This is the latest in a series of blogs by a partnering cohort teacher.
By MaryLu Hutchins
When approaching a text, one may adopt a closed lens by an expectation of affirming one’s prior world view, a mixed lens which is similar to the ‘condensed version’ in that it doesn’t always actually inspire deep thought, or develop an open lens which is often scary and challenging. Having recently received the attached eight lens format (thanks to Crystal of Central High School, Louisville, KY), I wanted to analyze aloud how this tool can help me grow.
I am currently on my fourth read of Miles Morales: Spider-Man and Reimagining the Canon for Racial Justice, a scholarly article by Mario Worlds and Henry “Cody” Miller, published in NCTE Journal 108.4 (2019) pp. 43-50, situated in the University of Florida. The book, Miles Morales: Spider-Man, authored by Jason Reynolds was published in 2017. Miles Morales is Spider-Man, he also happens to be of mixed race, Black and Latinx. While he fights on the streets to save his fellow humans, he also fights for justice inside the four supposedly safe structures of educational institutions.
The Reader Response lens has historically been my often-chosen tool. Building an alternative view in which the anti-hero is portrayed by the teacher definitely challenges all of my history. I have pushed myself to be a true listener to the writing of Jason Reynolds rather that starting to refute the interpretation as a potential dishonor to my/our profession.
Looking through a Socio-Economic lens, I am piecing together perspectives of thought leaders on social and economic justice such as, but not limited to, H. Richard Milner, Zaretta Hammond, Mica Pollock, Jacqueline Woodson, Ta-Nehsi Coates, Ijeoma Olou, Robin DiAngelo, and Colson Whitehead. These authors, among many other learned scholars, write works that affirm humanity while simultaneously challenging ideologies submerged in historically accepted dialogues that do not. Worlds and Cody make these distinctions explicit.
The Historical lens is deeply connected to the Socio-Economic lens in this article as Worlds and Cody address the historical context of racism in wider society that are manifested in educational policy and practices. For me, I am wondering how I can participate in re-imaging the literary canon to address the misconceptions about the human experience. If we deem important literary works as an integral portion of the PK-16 plus educational experience, how do we represent the truth rather than the narrowed perspectives of those who were historically privileged to be the ‘storytellers?’
In considering the Gender lens, I am departing from the views of Worlds and Cody to press on the Marvel dynasty and Reynolds conceptions. I consider all females to be super-heroes, strong, and mighty. So as educators, are we willing to examine how the system of schooling de-humanizes ourselves as learners and how in turn, this impacts our teaching practices?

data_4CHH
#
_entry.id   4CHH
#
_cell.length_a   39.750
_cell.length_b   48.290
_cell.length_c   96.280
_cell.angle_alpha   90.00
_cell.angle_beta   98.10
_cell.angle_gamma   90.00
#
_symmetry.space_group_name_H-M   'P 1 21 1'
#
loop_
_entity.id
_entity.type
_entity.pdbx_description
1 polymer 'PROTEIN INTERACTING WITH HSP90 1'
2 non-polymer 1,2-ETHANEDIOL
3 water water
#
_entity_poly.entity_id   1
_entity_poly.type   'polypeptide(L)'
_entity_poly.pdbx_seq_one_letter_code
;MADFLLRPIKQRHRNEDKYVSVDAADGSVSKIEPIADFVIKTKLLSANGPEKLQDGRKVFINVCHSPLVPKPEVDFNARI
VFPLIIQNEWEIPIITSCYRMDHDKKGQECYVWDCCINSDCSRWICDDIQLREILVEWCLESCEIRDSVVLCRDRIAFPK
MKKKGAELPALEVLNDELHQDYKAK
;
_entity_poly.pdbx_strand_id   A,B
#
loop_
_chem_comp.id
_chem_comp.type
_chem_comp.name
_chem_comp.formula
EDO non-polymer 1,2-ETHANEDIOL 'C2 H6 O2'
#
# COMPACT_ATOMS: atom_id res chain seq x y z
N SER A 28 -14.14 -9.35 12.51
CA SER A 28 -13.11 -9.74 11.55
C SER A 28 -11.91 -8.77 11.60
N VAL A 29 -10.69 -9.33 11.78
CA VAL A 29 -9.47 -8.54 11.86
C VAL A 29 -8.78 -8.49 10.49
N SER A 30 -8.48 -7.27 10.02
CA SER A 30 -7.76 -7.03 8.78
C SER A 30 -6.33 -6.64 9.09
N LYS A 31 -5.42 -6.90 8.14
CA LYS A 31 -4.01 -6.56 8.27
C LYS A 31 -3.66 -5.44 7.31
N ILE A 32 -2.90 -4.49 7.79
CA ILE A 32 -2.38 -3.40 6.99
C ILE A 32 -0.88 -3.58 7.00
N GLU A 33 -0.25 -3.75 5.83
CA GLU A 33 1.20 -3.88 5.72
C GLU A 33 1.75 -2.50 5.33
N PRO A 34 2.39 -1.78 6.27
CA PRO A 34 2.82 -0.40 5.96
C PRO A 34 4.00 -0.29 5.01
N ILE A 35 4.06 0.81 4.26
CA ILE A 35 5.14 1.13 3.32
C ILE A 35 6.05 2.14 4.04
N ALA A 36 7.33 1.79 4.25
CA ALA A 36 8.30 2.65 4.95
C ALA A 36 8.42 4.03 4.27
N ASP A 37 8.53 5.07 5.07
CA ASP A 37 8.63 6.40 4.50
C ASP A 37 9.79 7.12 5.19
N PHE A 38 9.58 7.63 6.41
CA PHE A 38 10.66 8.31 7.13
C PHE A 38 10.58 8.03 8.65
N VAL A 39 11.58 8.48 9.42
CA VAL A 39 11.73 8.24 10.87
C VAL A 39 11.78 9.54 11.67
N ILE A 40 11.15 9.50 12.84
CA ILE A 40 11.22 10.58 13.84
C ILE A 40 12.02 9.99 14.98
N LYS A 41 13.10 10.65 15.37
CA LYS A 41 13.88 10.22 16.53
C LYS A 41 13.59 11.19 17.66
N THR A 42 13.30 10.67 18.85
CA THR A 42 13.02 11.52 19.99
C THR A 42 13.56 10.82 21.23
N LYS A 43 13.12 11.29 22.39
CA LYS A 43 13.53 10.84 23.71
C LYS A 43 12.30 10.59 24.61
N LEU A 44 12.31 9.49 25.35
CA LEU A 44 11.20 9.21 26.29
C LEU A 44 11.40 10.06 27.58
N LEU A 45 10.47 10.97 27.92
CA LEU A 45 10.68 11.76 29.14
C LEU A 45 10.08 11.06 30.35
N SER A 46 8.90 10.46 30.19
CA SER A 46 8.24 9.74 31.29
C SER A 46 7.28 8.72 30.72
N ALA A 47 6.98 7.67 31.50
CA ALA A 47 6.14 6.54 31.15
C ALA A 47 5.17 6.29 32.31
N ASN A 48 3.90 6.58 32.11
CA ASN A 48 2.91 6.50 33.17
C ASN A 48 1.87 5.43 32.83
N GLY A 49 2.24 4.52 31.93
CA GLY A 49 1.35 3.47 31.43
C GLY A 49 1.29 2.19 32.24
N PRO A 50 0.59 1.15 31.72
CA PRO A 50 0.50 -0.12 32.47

In the interests of continuing the conversation, I’ll continue to work my way through the four remaining perspectives of Spiritual, New Criticism, Psychological, and Race, as I continue reading and pushing myself to consider situating myself in this conversation about (as Michelle King potentially defines as) a kinder, gentler world.
Excerpts from Eight Critical Lenses through Which Readers Can View Texts
Consider shifting your perspective or viewpoint. What lenses might offer you more insight into the text?
Reader Response Lens
Definition: Reading a text for personal meaning
In what ways is the text different than your life? How has the text changed your worldview?
Definition: Reading a text for its socio-economic issues
What world view does the text represent?
Definition: Reading a text for its contextual significance. This would include information about the author, his or her historical moment, or the systems of meaning available at the time of writing.
Upon reading the text, how has your view on the given historical event changed?
Definition: Reading a text for its gender related issues or attitudes towards gender. The assumption here is that men and women are different: they write differently, read differently, and write about their reading differently. These differences should be valued.
Observe how gender stereotypes might be reinforced or undermined. Try to see how the text reflects or distorts the place men or women have in society.
Definition: Reading a text for it issues of race, heritage, and ethnicity.
Analyze the text for how it deals with cultural conflicts, particularly between majority and minority groups.
Definition: Reading a text for patterns in human behavior. While everyone’s formative history is different in particulars, there are basic recurrent patterns of development for most people.
Think about the broader social issues the text attempts to address.
New Criticism Lens
Definition: Reading a text for the unity and complexity of its form. The focus should be on the text itself.
What is the great strength -- or most noticeable weakness – of the text?
Definition: Reading a text for its spiritual issues
What does the text say about Grace? Love? Forgiveness? Hope?
MaryLu Hutchins, Ed. D., NBCT, served most of her career as a public school teacher and is a graduate of West Liberty University and West Virginia University. She served as WV Teacher of the Year, was honored by the Presidential Award for Mathematics and Science, was a member of the WV Jobs Cabinet, and served on the WV Ethics Commission. Hutchins is lead member of the Data and Technology Project (not a project) Team and collaborates with Cohorts 1, 2, 3, and 4. She is a WV Education Alliance Board Member. Most importantly, Hutchins teams with the WVDE and outstanding educators in facilitating the professional learning of classroom educators seeking National Board for Professional Teaching Standards certification.